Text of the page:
The movement to abolish the Transatlantic slave trade was a long and difficult struggle. Campaigners for abolition used every means they could, including sugar boycotts, meetings, petitions, publications, and circulating images showing its shameful nature, to bring the issue to people’s attention in Europe. Enslaved Africans played an essential part, having long resisted their enslavement and treatment through ‘go-slows’, revolts, intellectual and religious claims, and demonstrable capacity to retain and transmit their African or creole (mixed) cultures and languages. Escaped or freed slaves forced judges and social elites to confront the issue through court cases, publications, and performances. Propelled by much of this pressure and evidence, William Wilberforce led the long political campaign to outlaw the slave trade in Britain.
This print was one of over a thousand satires produced by the celebrated caricaturist, James Gillray, who became known as the ‘father of the political cartoon’. In the 18th century, cartoons and caricatures were a popular way of mocking the establishment and calling them to account. They would be discussed and enjoyed in shop windows, coffee houses and taverns. The arrival of the industrial printing press in the 1800s helped to spread them far and wide, through broadsides (posters), newspapers and pamphlets. This one was inspired by the resumed hostilities and ongoing rivalry between Britain and France in 1805.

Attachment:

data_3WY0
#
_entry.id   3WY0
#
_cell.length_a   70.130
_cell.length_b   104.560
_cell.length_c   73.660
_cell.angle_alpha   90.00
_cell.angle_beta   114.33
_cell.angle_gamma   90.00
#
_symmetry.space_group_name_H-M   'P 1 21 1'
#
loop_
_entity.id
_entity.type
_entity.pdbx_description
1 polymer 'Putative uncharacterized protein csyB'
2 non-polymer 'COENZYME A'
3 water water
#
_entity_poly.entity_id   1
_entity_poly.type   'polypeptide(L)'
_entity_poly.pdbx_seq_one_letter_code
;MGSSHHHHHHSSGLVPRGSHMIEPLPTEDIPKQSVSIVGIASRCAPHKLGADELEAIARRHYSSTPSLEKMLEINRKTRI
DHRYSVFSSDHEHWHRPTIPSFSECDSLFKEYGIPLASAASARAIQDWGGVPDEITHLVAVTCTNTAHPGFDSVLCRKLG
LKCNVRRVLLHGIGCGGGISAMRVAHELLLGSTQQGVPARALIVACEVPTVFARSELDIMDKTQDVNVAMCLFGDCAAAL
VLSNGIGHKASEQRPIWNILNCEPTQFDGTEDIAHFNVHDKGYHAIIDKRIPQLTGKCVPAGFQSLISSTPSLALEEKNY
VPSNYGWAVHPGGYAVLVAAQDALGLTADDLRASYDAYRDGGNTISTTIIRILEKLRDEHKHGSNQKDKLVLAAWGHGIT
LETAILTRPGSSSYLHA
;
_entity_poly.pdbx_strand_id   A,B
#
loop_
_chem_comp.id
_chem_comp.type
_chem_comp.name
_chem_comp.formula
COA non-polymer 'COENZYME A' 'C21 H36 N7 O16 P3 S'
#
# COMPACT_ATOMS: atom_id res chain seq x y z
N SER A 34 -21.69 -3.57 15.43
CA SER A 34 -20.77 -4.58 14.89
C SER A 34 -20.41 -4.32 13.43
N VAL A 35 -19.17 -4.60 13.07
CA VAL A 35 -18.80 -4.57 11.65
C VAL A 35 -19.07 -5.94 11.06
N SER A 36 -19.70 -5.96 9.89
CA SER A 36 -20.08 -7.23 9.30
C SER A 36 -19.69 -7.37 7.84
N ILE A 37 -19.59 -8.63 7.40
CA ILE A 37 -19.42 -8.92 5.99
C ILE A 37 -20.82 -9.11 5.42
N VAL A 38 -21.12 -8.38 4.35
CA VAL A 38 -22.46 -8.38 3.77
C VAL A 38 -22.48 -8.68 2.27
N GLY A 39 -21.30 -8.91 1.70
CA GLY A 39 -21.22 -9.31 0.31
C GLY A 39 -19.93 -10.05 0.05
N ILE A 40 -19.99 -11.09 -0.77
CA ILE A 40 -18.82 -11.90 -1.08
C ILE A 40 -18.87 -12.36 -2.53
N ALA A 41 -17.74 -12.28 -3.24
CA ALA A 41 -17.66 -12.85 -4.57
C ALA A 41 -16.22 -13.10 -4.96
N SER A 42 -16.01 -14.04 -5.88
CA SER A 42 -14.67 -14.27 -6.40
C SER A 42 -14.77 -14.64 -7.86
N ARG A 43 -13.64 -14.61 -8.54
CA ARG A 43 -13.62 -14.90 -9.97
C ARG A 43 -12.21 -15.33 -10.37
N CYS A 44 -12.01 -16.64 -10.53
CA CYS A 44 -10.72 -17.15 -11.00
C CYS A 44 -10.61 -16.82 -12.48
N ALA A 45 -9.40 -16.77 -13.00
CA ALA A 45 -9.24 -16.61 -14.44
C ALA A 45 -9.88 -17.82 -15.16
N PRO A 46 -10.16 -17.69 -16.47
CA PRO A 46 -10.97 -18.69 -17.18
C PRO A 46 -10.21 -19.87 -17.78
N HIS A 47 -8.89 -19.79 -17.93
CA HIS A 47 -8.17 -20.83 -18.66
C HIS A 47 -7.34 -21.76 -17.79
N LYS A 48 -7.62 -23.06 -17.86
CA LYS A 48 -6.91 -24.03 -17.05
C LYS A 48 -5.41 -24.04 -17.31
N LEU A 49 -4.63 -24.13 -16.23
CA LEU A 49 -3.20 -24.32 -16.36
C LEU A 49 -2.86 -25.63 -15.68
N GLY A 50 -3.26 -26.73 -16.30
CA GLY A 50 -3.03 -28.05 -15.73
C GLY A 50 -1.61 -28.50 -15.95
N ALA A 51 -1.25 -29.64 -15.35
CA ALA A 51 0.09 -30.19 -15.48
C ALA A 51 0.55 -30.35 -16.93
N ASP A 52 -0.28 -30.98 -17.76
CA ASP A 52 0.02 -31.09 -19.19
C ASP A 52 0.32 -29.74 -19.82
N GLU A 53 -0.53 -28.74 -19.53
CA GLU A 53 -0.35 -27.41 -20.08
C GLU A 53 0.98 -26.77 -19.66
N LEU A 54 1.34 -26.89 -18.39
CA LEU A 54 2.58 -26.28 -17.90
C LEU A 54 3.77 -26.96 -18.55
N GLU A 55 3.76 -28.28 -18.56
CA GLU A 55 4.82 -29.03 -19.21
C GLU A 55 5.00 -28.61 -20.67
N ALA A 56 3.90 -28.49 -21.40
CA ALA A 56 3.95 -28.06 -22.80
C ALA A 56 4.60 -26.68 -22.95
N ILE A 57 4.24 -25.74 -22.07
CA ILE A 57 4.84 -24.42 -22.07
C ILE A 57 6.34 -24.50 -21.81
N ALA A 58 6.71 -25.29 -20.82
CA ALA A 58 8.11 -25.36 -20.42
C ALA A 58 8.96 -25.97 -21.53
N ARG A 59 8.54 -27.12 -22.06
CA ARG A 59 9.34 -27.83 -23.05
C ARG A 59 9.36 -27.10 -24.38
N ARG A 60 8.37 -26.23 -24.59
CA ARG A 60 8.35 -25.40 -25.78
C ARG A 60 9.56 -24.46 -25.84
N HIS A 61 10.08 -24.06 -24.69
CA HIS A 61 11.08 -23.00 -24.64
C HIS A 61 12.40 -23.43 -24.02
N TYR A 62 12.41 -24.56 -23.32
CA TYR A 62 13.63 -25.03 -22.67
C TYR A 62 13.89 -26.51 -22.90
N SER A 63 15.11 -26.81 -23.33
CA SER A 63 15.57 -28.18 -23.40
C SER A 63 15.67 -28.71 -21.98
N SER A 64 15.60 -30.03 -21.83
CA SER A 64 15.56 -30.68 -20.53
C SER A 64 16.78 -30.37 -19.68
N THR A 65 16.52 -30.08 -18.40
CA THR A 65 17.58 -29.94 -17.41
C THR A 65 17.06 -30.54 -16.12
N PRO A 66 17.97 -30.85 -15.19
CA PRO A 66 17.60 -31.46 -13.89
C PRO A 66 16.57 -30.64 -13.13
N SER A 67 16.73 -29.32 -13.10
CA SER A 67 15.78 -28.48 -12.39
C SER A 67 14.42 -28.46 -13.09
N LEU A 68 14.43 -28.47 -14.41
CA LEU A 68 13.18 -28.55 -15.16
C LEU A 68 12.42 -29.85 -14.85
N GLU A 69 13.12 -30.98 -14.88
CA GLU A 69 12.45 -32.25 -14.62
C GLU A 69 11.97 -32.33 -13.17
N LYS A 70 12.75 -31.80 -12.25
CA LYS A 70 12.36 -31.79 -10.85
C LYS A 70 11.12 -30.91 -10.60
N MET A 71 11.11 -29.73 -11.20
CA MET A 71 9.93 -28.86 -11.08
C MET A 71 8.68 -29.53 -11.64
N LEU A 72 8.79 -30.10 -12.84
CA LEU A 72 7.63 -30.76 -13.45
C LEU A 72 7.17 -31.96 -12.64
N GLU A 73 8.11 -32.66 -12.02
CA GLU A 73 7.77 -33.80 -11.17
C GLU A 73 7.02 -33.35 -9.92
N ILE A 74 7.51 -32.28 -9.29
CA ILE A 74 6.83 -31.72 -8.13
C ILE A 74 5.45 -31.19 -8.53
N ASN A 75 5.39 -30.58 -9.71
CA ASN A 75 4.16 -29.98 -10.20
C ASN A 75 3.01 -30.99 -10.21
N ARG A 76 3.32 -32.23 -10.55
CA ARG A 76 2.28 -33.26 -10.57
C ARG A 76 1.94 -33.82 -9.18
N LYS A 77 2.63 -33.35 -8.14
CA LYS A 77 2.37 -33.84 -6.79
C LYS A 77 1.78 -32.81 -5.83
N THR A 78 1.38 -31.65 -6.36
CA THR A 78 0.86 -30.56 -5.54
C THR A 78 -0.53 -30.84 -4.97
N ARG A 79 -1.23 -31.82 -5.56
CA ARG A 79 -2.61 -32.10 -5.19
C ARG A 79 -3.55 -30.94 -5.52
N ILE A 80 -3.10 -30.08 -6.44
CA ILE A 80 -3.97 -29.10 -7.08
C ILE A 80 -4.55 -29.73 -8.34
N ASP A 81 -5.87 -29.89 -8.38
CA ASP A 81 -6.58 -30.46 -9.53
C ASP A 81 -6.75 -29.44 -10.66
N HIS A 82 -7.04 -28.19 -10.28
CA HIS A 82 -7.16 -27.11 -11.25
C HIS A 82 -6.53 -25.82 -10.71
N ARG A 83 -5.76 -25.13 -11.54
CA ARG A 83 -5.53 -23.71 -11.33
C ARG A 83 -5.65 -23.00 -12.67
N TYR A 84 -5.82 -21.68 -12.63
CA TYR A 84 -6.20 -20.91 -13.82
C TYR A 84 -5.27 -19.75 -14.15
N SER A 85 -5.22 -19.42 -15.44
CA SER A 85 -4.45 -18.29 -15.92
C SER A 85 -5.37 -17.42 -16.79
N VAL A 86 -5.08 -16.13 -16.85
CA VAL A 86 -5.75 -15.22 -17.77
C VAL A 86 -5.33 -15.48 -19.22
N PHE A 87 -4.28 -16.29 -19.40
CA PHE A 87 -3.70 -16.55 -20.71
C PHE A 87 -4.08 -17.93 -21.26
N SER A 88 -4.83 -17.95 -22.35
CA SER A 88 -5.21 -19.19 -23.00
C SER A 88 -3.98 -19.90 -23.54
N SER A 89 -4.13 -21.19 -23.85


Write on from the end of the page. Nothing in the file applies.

William Pitt the Younger was Prime Minister of Britain through the French Revolutionary and early Napoleonic Wars in the late 1700s and beginning of the 1800s. He was known as ‘the younger’, to distinguish him from his father, who was also named William Pitt and led the Government in the mid 1700s. This painting shows William Pitt the Younger addressing the House of Commons.
The continued calls for the reform of British politics and representation of marginalised sectors of society, and the establishment’s unprecedented measures to restrict and suppress these ‘radical’ ideas and demands.